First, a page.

Guidance for Design and Use of Built-In Test Equipment
|Publication Date:||30 September 1988|
Purpose of This Report
This document sets forth general philosophy, basic guidance and certain specific recommendations concerning the design and use of BITE. It is intended that this document will provide a better mutual understanding among the designers and users of BITE with a view toward achieving an optimum balance among the critical factors of BITE effectiveness, cost and complexity.
This document also includes a description of a Centralized Fault Display System (CFDS). The CFDS was conceived to provide access to individual LRU BITE capabilities from a centralized location (the cockpit). The purpose of the CFDS is to accumulate fault data, present (on demand) this data to a maintenance operator, and assist troubleshooting by performing diagnostic tests and performing verification testing after installation of a replacement unit. The CFDS is comprised of the BITE portions of avionic subsystems (only those included in the system), a centralized display unit, and an interface unit.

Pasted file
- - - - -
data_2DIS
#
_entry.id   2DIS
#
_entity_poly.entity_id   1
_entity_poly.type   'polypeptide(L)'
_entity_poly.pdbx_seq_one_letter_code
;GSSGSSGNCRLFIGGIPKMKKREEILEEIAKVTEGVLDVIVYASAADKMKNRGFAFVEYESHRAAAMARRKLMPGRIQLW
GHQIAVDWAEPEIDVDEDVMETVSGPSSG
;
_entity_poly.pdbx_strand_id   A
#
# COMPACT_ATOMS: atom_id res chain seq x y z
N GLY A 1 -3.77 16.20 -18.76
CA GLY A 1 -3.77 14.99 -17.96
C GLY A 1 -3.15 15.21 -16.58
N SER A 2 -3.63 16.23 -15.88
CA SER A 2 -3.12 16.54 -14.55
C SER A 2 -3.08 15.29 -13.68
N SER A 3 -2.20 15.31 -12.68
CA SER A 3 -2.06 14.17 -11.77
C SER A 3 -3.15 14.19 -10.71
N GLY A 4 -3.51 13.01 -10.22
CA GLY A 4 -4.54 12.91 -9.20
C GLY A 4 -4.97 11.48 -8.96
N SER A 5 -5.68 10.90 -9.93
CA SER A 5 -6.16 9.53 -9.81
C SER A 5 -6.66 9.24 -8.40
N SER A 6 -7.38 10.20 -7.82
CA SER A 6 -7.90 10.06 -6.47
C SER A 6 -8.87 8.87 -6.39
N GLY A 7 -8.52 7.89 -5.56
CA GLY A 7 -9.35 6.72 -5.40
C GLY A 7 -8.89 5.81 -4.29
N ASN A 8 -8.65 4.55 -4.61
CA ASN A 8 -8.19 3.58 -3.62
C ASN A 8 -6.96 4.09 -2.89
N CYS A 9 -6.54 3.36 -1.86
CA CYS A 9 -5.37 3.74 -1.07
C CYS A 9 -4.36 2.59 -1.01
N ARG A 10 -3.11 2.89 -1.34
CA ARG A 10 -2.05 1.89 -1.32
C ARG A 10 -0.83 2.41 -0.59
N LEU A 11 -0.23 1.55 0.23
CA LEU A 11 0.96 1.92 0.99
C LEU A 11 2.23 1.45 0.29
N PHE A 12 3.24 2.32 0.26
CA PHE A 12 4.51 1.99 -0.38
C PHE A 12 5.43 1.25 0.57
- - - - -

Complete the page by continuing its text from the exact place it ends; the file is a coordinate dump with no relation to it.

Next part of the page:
This document discusses the role of BITE in the airlines' maintenance concept and the BITE characteristics desirable in all avionic equipment. Beyond the guidance applicable to BITE in general, it is the intent of this document to provide specific guidelines for the equipment which make up the CFDS to provide for:
• Storage of in-flight fault data in appropriate LRUs for shop use.
• Reporting of fault status in the air and on the ground.
• Ground test capability for isolating faulty LRUs, performance verification and system level testing.
• Storage of total subsystem fault data in a transportable medium (optional).
With the exception of In-Flight reporting, the term "BITE", as used herein, encompasses all of the above maintenance functions, whether the unit is included as part of the CFDS or not.
Airframe and equipment designers are encouraged to take advantage of this guidance information starting with the earliest phases in the design of new equipment. Users may also find this information helpful in standardizing maintenance procedures and in securing appropriate recognition for such procedures from the regulatory agencies. It is particularly important that the guidance set forth herein should be considered in the overall perspective of the users' needs, rather than some more limited objective